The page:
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Boyup Brook artist Lori Pensini to feature in South West Art Now exhibition

Meet the artist: Lori Pensini said she her work was inspired by the botanicals and natural landscape of rural WA. Picture: Pip Waller
Meet the artist: Lori Pensini said she her work was inspired by the botanicals and natural landscape of rural WA. Picture: Pip Waller

Lori Pensini never thought she would have a successful career as an artist.

Born in Narrogin in 1970, she grew up on her family's farm at Yilliminning in the wheatbelt of Western Australia.

Although she spent time drawing as a child, Ms Pensini said being an artist in outback WA wasn't considered a "serious" profession.

"It just wasn't worth anything - it was that era where you needed to be a doctor or a solicitor, so I just sort of turned away from art," Ms Pensini said.

"But it was after I moved to my husband's family farm in Wyloo in the Pilbara that I got back into it - after my aunty from England was petrified that I would lose my mind with the isolation.

"She sent me a thousand pounds worth of canvas and paints and said for Christ sake, Lori just do something.

"And it just went on from there - now art is my obsession."

'Mallee': A portayal of a child, named Cousin Eloise, set in the mallee country. Picture: Supplied

'Mallee': A portayal of a child, named Cousin Eloise, set in the mallee country. Picture: Supplied

Working mainly with oils on linen canvas, Ms Pensini created her first work featuring a spinifex pigeon, which she said her aunty has hung in her English house alongside works by Australian artists Brett Whiteley and John Olsen.

She shared with the Mail how her art practice had evolved from sketching in her kitchen, to a seven-day-a-week creative practice inspired by the power of metaphor.

When you're personally invested in your art, it comes out in your story, which goes beyond the canvas."

Artist Lori Pensini

Ms Pensini's work often features imagery of the banksia, a native, Australian wildflower.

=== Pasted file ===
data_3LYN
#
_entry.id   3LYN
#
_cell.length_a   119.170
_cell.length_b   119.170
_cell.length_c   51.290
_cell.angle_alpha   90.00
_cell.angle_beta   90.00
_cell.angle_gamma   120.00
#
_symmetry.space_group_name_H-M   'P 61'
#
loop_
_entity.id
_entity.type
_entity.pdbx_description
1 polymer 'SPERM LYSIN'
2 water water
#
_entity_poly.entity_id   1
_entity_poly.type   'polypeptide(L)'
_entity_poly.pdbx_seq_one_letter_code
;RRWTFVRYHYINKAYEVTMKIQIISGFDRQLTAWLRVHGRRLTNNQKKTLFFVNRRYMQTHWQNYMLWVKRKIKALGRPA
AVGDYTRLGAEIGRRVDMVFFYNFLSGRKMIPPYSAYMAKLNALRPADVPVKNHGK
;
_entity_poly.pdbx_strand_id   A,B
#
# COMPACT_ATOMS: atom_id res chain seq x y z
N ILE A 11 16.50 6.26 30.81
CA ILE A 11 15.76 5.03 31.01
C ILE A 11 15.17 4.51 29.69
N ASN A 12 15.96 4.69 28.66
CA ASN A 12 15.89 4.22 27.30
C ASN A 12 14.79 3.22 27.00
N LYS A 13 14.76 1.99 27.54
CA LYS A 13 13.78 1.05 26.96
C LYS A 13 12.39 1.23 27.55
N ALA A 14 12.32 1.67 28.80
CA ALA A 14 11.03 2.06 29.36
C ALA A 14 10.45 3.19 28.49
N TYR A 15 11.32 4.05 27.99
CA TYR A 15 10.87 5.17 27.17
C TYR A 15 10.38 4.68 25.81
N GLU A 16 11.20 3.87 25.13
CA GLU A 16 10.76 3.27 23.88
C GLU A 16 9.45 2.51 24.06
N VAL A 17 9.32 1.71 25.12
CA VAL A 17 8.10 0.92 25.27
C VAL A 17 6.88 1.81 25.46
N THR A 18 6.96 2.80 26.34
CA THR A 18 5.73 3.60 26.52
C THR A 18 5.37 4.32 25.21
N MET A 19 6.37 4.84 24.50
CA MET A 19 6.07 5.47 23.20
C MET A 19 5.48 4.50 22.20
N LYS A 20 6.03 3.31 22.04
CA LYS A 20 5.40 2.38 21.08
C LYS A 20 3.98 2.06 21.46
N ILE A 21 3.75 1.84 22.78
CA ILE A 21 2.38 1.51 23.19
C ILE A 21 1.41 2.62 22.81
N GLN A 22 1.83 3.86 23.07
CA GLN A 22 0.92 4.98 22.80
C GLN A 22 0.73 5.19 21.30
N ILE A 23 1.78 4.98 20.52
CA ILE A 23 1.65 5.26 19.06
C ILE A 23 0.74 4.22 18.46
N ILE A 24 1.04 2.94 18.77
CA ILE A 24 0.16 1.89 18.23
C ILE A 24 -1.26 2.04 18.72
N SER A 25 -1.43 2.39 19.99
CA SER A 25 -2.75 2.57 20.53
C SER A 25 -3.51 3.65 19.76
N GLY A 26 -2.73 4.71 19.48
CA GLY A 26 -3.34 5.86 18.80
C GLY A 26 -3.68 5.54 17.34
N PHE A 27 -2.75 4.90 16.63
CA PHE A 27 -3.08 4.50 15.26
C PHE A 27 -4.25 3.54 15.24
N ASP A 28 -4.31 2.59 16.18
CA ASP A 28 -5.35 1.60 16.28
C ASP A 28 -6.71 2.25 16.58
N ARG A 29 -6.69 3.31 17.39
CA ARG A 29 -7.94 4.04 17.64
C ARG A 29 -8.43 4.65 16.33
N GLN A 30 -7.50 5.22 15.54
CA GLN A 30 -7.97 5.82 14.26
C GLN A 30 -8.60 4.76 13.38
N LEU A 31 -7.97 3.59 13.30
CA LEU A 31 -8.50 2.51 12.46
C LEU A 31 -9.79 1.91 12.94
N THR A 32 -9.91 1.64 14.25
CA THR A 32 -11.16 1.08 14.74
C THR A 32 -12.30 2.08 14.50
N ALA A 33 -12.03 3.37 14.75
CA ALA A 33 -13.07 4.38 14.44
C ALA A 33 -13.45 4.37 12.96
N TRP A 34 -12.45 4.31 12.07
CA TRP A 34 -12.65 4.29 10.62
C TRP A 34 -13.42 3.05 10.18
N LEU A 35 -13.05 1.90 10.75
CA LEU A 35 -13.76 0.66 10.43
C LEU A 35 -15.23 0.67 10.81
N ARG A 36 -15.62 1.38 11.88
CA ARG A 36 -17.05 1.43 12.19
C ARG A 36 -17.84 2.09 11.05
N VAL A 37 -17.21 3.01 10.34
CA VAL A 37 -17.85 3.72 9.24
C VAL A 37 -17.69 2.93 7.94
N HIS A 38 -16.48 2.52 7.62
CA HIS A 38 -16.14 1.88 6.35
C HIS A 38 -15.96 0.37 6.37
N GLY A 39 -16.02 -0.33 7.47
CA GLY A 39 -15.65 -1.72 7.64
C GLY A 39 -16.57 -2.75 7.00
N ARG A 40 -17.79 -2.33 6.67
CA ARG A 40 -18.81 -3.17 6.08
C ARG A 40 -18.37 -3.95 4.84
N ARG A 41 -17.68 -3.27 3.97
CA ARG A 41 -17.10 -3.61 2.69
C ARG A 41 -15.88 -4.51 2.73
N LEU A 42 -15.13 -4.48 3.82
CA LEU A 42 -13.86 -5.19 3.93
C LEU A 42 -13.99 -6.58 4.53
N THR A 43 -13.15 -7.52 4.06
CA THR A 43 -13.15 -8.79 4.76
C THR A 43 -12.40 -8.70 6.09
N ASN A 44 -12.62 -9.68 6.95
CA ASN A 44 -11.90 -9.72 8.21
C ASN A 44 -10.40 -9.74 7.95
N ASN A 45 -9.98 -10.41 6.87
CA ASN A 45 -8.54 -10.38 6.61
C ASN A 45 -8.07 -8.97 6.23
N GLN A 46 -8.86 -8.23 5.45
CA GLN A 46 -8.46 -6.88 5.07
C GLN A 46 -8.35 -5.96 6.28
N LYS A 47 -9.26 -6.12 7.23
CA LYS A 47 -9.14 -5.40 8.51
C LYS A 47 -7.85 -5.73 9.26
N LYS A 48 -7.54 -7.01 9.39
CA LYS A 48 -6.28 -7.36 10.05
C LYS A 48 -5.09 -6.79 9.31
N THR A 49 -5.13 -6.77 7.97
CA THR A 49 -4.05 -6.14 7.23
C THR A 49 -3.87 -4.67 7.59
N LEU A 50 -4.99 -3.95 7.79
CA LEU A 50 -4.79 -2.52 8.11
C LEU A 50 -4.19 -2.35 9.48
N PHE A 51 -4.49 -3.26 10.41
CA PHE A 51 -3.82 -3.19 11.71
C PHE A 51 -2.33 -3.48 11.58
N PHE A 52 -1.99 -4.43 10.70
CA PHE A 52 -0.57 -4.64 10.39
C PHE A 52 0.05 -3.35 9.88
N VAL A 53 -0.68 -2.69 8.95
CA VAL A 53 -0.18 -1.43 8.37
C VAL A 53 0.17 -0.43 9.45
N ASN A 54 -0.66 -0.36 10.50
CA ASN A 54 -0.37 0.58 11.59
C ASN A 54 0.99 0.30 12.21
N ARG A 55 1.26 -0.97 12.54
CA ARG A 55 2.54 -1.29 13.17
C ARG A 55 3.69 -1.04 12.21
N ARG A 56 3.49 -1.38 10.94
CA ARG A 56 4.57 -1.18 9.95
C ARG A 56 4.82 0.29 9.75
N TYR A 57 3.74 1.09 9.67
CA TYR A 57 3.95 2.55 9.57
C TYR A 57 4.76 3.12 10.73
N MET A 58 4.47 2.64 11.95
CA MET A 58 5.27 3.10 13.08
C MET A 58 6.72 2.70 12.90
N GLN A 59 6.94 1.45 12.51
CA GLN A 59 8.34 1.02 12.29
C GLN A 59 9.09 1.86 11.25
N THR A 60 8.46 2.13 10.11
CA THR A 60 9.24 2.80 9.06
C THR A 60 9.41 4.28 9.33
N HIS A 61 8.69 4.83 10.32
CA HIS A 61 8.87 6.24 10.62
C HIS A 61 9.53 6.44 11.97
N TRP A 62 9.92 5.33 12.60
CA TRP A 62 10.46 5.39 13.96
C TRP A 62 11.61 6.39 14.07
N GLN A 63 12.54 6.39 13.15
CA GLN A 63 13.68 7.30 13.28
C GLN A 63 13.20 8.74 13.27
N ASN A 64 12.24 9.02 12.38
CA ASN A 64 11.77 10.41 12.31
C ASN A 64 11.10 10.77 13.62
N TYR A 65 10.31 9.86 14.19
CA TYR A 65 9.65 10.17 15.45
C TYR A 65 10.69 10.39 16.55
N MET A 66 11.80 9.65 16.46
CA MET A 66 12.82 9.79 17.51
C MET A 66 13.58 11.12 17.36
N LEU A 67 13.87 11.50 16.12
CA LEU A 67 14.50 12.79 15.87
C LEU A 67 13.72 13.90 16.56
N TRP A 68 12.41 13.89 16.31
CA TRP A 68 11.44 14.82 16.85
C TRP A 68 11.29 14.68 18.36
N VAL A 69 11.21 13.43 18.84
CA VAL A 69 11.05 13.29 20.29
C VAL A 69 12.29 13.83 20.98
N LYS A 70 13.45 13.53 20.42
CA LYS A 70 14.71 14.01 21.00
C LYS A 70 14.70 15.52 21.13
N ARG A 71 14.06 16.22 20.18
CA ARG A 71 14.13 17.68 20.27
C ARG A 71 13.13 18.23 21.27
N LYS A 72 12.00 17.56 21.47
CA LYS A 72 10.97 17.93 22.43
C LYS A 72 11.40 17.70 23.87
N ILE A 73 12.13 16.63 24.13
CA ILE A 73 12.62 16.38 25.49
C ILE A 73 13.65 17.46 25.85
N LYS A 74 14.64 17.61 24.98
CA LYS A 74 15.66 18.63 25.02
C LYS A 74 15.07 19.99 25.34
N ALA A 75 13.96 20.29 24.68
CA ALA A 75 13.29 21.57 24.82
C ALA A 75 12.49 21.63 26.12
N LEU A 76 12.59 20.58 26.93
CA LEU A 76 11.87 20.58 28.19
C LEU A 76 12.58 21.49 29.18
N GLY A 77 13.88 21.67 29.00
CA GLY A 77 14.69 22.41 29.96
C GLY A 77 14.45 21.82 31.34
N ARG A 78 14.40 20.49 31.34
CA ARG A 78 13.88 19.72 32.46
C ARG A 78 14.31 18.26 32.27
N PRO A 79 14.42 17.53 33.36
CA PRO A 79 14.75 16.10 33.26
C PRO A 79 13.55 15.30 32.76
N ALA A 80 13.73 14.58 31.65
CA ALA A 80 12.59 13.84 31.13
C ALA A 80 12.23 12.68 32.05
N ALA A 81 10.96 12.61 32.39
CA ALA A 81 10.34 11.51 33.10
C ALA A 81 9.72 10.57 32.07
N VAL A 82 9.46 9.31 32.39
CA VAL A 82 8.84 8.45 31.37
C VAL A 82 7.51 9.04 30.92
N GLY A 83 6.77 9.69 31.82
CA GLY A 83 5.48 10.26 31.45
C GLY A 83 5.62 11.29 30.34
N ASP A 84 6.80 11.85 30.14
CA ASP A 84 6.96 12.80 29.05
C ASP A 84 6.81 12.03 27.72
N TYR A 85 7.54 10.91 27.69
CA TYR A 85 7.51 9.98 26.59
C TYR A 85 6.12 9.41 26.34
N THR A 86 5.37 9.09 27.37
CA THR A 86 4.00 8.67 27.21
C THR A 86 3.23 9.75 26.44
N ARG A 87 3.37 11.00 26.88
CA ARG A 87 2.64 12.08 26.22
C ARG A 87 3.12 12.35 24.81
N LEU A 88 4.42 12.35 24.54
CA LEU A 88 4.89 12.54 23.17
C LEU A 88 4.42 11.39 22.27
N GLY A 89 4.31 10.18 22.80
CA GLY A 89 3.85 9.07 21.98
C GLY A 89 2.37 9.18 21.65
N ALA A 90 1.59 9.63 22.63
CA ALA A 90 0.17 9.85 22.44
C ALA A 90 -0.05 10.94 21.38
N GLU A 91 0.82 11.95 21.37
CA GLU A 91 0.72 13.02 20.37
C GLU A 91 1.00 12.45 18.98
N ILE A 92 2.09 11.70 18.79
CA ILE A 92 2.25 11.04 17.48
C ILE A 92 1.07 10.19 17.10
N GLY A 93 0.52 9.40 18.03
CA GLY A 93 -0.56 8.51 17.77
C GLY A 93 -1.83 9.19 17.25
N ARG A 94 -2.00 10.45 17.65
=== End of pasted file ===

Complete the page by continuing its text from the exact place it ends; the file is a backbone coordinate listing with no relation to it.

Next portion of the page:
"My art has evolved into more than just what I see - but how I feel," Ms Pensini said.

"I use a lot of metaphors in my work around botanicals to help engage the viewer and create a personal experience.

"The banskia ecologically grows in poor soil but it can still flower under adverse conditions, so I've taken that metaphor and I use it when I look back at the rural women in my family and how hard they had to work in this landscape - the banksia is a strength.

"My work is about how the landscape affects not only me but everyone and how important it is for your mental and physical health."

As part of the South West Art Now exhibition currently at the Bunbury Regional Art Gallery, Ms Pensini has her work, 'We of the Wandoo' on display.

It depicts imagery of wandoo or eucalyptus, which Ms Pensini said has healing and antimicrobial properties.

'Motherland': A finalist piece in the 2022 Muswellbrook Art Award in New South Wales. Picture: Supplied

'Motherland': A finalist piece in the 2022 Muswellbrook Art Award in New South Wales. Picture: Supplied

"I met and begun mentoring Indigenous artist Gloria Lockyer at a workshop in Port Hedland last year and we just really clicked until we were sharing more than just our art ideas, but about who we are as people.

"So We of the Wandoo is around the healing properties of relationships and basically just our yarning as women, coming together and sharing our stories, lives and our shaping from past generation.

"When you're personally invested in your art, it comes out in your story, which goes beyond the canvas."

South West Art Now will be on display at the Bunbury Regional Art Gallery until May 15, where Ms Pensini will deliver an artist talk on her work.

Ms Pensini expressed hope that viewers would continue to see her work and attach their own lived experience to it.

Ms Pensini with her work 'We of the Wandoo', currently on display in the Bunbury Regional Art Gallery. Picture: Pip Waller

Ms Pensini with her work 'We of the Wandoo', currently on display in the Bunbury Regional Art Gallery. Picture: Pip Waller

"I hope they see the landscapes in my work in a different way, as something of value, rather than just a scrubby piece of land that they pass by on their way down south.

"I remember reading that the day before French painter Edgar Degas died, he put down his brush and said, I think I'm getting somewhere.

"And that was empowering to me - that you can be so inspired up until you die.

"Art to me is my language and the way I express myself.

"It's a really powerful therapy."

SWAN also includes work from Margaret River artists Elisa Markes-Young, Christopher Young, Martine Perret, Ian Dowling, Kay Gibson, Chris Williamson and Gelorup-based artists Merle Topsi Davis and Tony Davis.

Visit Lori Pensini on Instagram @loripensini.